By Shalini Nagar, Research Nester
Liposomes are small vesicles composed of lipid bilayers. They have a spherical shape and a watery center. Liposomes are frequently employed as carriers for delivering drugs because of their structure and characteristics. Liposomes consist of phospholipids, which are amphiphilic molecules that have both water loving and water repelling properties. In an aqueous environment, these molecules arrange themselves into bilayers with the water loving heads on the outside and the water repelling tails on the inside.
Liposomes possess the ability to encapsulate drugs of both hydrophilic and hydrophobic nature. They achieve this by storing drugs in their aqueous core and hydrophobic drugs in their lipid bilayers. This unique characteristic allows liposomes to efficiently transport drugs to specific target sites in the body. Moreover, when the lipid bilayers of liposomes merge with cell membranes, they facilitate the controlled release of the encapsulated drug into targeted cells. Additionally, liposomes offer benefits by safeguarding drugs against degradation and enhancing their solubility and stability.
Liposomes can enhance the solubility of hydrophobic drugs to mitigate their toxicity. Moreover, liposomes can be tailored to target tissues or cells, enabling precise drug delivery. When the liposomes reach the intended site, they release the medications either through diffusion or in response to specific triggers.
Liposome drug delivery offers several advantages over other methods, including:
- Improved drug efficacy: Liposomes can improve the solubility, stability, and bioavailability of medications, which ultimately results in enhanced treatment results.
- Reduced side effects: Targeted drug delivery minimizes the exposure of healthy tissues to the drug, reducing the risk of adverse effects.
- Extended drug release: Liposomes have the capability to be formulated in a way that enables them to gradually release the medication, leading to lasting therapeutic benefits and minimizing the need for frequent dosing.
- Versatility: Liposomes can encapsulate a wide range of drugs, including hydrophilic and hydrophobic compounds, making them suitable for various therapeutic applications.
Mechanism Of Liposome Drug Delivery
The process of delivering drugs using liposomes involves several steps. Initially, the drug of interest is loaded into the liposomes using methods like passive or active drug loading techniques, such as remote loading or pH gradient loading.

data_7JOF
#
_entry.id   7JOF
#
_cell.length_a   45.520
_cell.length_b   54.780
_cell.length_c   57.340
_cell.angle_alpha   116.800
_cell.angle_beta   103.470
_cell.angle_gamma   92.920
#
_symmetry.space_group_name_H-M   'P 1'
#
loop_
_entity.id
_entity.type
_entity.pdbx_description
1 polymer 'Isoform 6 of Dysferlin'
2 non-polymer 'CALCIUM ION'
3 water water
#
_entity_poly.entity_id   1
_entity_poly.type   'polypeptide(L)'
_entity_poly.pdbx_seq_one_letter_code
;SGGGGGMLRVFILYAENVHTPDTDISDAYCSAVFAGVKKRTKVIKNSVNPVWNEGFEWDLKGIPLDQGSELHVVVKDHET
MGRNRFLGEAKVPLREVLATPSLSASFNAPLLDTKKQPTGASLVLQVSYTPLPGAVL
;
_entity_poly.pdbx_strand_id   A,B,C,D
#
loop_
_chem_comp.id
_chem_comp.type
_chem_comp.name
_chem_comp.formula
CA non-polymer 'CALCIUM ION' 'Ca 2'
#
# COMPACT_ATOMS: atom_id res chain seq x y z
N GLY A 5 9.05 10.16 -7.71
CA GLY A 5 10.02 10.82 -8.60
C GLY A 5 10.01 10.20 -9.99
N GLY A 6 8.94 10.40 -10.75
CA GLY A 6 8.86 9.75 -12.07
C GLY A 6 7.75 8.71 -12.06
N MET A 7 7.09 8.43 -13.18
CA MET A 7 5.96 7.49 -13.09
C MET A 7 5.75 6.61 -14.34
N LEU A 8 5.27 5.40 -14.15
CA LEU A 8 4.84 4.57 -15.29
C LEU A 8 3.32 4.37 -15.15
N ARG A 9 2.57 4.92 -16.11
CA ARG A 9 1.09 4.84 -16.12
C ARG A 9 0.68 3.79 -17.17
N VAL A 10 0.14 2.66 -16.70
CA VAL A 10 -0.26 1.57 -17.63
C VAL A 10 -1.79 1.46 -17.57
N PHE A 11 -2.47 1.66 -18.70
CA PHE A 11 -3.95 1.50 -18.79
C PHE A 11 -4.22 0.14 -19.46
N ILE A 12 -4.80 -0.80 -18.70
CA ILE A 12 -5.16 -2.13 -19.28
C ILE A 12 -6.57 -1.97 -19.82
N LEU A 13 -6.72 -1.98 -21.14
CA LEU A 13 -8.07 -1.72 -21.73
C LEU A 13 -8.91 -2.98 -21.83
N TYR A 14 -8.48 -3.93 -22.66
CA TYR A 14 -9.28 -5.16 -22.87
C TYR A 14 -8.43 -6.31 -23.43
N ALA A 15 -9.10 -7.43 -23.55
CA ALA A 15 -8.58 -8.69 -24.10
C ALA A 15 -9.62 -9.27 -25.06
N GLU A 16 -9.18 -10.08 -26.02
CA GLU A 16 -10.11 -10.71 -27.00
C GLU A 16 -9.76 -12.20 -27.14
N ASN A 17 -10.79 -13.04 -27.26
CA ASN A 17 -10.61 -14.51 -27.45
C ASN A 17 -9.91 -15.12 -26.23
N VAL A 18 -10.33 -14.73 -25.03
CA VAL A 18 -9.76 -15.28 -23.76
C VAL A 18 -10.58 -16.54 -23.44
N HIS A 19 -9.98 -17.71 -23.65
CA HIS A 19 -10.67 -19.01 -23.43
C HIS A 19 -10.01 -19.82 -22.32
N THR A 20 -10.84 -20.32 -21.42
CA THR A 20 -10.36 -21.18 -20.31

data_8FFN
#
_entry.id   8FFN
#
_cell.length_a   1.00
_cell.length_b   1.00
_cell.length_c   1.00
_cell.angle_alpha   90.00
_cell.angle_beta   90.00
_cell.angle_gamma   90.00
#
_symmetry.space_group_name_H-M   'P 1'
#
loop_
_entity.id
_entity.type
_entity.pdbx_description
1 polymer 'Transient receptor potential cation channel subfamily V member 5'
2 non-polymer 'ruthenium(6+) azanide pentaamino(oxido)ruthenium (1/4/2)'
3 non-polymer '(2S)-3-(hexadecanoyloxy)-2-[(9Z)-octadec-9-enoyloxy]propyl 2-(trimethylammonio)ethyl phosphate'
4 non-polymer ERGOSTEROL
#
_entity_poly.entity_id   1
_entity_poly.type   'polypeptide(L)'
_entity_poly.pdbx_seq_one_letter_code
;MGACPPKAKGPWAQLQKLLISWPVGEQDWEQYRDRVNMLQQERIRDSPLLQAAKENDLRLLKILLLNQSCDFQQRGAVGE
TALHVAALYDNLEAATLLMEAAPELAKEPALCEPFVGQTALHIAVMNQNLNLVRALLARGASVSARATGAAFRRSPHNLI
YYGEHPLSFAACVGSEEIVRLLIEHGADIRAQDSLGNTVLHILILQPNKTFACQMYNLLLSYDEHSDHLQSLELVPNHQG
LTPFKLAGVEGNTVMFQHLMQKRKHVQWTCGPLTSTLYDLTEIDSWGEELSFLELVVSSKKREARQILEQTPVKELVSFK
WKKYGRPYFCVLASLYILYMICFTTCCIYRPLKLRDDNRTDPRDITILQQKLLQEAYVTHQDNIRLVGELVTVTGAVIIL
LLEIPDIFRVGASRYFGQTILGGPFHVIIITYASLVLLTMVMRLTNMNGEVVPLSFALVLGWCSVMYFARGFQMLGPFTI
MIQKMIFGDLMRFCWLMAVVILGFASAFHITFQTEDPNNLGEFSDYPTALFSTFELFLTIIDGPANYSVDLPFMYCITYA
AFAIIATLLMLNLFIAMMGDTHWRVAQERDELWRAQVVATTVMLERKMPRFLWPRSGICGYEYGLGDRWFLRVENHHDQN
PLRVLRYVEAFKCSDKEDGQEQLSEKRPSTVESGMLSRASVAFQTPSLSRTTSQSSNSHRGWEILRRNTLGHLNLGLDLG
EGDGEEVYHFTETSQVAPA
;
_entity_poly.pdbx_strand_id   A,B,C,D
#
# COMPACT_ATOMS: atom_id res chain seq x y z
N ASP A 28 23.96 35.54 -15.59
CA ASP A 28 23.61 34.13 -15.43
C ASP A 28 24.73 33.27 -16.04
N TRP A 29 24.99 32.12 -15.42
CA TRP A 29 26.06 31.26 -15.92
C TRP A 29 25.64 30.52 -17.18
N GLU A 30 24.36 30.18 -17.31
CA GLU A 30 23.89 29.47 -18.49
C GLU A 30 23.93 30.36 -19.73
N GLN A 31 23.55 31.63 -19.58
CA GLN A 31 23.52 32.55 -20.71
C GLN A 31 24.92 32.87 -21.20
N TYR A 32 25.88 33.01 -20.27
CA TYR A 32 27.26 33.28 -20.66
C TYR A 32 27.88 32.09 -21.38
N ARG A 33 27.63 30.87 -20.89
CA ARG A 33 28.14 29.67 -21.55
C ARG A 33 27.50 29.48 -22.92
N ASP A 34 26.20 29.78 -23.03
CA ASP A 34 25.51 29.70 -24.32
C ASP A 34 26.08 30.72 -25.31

Once the drug is loaded, the liposomes can be administered to patients through routes such as intravenous injection, oral ingestion, or topical application. The choice of administration route depends on the intended target site and desired therapeutic effects.
After administration, the liposomes circulate in the bloodstream. They can accumulate at the target site through mechanisms like passive targeting or active targeting. Passive targeting takes advantage of the enhanced permeability and retention effect (EPR effect), which allows liposomes to accumulate in tumor tissues due to their blood vessels and impaired lymphatic drainage. On the other hand, active targeting involves attaching targeting ligands to the surface of liposomes that can recognize and bind to specific receptors on target cells.
Once at the target site, liposomes release the enclosed drug using mechanisms such as diffusion, membrane fusion, or triggered release. The release of drugs can be controlled to achieve drug release or triggered drug release depending on specific therapeutic requirements.
Applications For Liposome Drug Delivery
Fungal Diseases: Liposomes have become an effective method of delivering medication to combat fungal infections. Their special characteristics allow them to deliver drugs directly to the affected areas, enhancing the effectiveness of treatment while minimizing any potential side effects. For instance, AmBisome is a drug delivery system that utilizes a single bilayer liposome. The key ingredient in AmBisome, known as amphotericin B for injection, effectively functions by attaching itself to the ergosterol component found in the cell membrane of vulnerable fungi.